B.C. expanded workplace compensation for mental-health issues in 2012, leading to nearly 9,000 claims registered with WorkSafe B.C. by the end of 2015.
It’s still “a small percentage of all of the injuries we deal with,” but the move reflects the legislation, the changing nature of work and declining stigma about psychological versus physical disabilities, said Jennifer Leyen, a WorkSafe B.C. director.
Previously, only physical injuries were covered, thus corrections guards who had urine flung at them by inmates were not eligible to claim for the mental stress, she said, nor bus drivers contending with passengers spitting at them.
“There has to be workplace causation, but it doesn’t always have to be primary causation,” said Leyen, director of special care services and disability awards. “But it has to be more than trivial or insignificant.”
Of the 8,890 mental-health claims registered, about 60 per cent progressed as far as a decision to allow or disallow. About 30 per cent of claims are suspended due to workers’ fears that their employers could gain access to their health records, while others were filed primarily to get incidents on the record.
Of the claims that progressed, 27 per cent — 1,402 — were allowed and compensation benefits paid, while 3,860 were disallowed.
For first responders, however, 53 per cent of claims were allowed — because their jobs by definition expose them to “many more traumatic circumstances,” Leyen said.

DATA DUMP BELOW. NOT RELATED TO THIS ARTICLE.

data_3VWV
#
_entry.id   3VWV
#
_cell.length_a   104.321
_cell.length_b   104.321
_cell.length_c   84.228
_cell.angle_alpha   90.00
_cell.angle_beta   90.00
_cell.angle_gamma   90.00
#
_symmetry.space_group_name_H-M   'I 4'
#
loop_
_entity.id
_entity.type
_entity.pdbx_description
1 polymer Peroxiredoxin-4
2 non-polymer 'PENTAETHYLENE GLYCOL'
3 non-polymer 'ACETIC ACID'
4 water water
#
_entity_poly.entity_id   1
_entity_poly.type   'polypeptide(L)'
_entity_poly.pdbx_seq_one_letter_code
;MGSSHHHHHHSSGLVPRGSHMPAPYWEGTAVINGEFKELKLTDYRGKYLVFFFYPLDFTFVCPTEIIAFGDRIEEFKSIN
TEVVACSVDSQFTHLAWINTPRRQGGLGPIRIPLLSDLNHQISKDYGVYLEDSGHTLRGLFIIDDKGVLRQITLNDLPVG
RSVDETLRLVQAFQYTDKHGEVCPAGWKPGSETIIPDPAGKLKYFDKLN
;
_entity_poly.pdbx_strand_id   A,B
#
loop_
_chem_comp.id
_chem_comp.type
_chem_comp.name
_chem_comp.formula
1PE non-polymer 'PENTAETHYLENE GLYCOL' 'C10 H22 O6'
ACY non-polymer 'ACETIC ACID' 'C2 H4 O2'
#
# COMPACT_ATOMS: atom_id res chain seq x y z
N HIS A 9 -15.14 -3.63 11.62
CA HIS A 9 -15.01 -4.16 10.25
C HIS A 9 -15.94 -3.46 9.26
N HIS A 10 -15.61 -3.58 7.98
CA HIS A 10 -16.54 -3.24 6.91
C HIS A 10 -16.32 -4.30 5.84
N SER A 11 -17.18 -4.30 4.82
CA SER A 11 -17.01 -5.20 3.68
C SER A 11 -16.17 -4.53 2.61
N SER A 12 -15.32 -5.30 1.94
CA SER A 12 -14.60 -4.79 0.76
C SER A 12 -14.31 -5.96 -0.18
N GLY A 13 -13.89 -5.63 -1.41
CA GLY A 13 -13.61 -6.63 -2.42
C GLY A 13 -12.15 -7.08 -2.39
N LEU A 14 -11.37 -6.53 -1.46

While other provinces — most recently New Brunswick — are moving to enshrine post-traumatic stress disorder as a workplace health issue for emergency first responders, the B.C. Labour Minister stands by “some of the broadest compensation legislation for mental disorders in Canada.”
Shirley Bond said in a statement to the Times Colonist that B.C. covers a wide variety of work-related mental disorders, including PTSD, arising from traumatic events, significant stressors such as bullying or harassment, or a cumulative series of significant work-related stressors.
Mental-health claims are dominated by health-care workers and bus drivers. “Paramedics are far down the list,” Leyen said, although they submit more claims than firefighters and police officers.
WorkSafe has a “a very comprehensive network of services and supports for psychologically injured workers,” she said.
Social workers are on call around the clock throughout the province, to respond to a crisis, often used by people whose claim were disallowed but requires help to transition to communitysupports.